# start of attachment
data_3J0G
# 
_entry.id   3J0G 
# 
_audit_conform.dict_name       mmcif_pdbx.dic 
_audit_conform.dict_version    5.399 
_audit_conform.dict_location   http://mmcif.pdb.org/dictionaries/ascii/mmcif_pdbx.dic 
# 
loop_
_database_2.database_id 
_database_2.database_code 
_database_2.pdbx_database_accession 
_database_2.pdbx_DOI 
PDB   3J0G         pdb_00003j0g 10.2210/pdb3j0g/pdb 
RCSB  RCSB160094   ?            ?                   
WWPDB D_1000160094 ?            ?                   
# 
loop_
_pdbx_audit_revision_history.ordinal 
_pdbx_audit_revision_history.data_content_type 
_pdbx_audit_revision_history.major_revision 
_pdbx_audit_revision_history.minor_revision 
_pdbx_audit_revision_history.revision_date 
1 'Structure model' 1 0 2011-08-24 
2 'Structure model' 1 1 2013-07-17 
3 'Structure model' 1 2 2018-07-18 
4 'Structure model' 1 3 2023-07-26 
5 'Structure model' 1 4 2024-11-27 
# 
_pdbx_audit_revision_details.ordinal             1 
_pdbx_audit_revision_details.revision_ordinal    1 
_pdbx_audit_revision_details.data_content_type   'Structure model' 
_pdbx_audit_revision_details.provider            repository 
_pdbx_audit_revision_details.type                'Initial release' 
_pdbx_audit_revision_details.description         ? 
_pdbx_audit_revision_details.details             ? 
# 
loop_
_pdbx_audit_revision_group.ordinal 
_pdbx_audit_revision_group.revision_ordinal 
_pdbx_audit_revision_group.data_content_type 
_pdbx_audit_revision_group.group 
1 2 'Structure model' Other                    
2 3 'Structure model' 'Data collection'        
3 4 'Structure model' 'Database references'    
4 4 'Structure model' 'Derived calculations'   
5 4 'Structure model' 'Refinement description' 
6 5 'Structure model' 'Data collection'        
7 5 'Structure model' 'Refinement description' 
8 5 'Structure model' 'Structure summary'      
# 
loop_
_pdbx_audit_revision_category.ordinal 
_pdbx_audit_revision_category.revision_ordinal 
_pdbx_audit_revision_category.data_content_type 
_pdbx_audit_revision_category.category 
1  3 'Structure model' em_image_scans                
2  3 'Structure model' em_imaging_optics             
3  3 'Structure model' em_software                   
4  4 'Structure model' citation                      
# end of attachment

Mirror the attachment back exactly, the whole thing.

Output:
data_3J0G
# 
_entry.id   3J0G 
# 
_audit_conform.dict_name       mmcif_pdbx.dic 
_audit_conform.dict_version    5.399 
_audit_conform.dict_location   http://mmcif.pdb.org/dictionaries/ascii/mmcif_pdbx.dic 
# 
loop_
_database_2.database_id 
_database_2.database_code 
_database_2.pdbx_database_accession 
_database_2.pdbx_DOI 
PDB   3J0G         pdb_00003j0g 10.2210/pdb3j0g/pdb 
RCSB  RCSB160094   ?            ?                   
WWPDB D_1000160094 ?            ?                   
# 
loop_
_pdbx_audit_revision_history.ordinal 
_pdbx_audit_revision_history.data_content_type 
_pdbx_audit_revision_history.major_revision 
_pdbx_audit_revision_history.minor_revision 
_pdbx_audit_revision_history.revision_date 
1 'Structure model' 1 0 2011-08-24 
2 'Structure model' 1 1 2013-07-17 
3 'Structure model' 1 2 2018-07-18 
4 'Structure model' 1 3 2023-07-26 
5 'Structure model' 1 4 2024-11-27 
# 
_pdbx_audit_revision_details.ordinal             1 
_pdbx_audit_revision_details.revision_ordinal    1 
_pdbx_audit_revision_details.data_content_type   'Structure model' 
_pdbx_audit_revision_details.provider            repository 
_pdbx_audit_revision_details.type                'Initial release' 
_pdbx_audit_revision_details.description         ? 
_pdbx_audit_revision_details.details             ? 
# 
loop_
_pdbx_audit_revision_group.ordinal 
_pdbx_audit_revision_group.revision_ordinal 
_pdbx_audit_revision_group.data_content_type 
_pdbx_audit_revision_group.group 
1 2 'Structure model' Other                    
2 3 'Structure model' 'Data collection'        
3 4 'Structure model' 'Database references'    
4 4 'Structure model' 'Derived calculations'   
5 4 'Structure model' 'Refinement description' 
6 5 'Structure model' 'Data collection'        
7 5 'Structure model' 'Refinement description' 
8 5 'Structure model' 'Structure summary'      
# 
loop_
_pdbx_audit_revision_category.ordinal 
_pdbx_audit_revision_category.revision_ordinal 
_pdbx_audit_revision_category.data_content_type 
_pdbx_audit_revision_category.category 
1  3 'Structure model' em_image_scans                
2  3 'Structure model' em_imaging_optics             
3  3 'Structure model' em_software                   
4  4 'Structure model' citation                      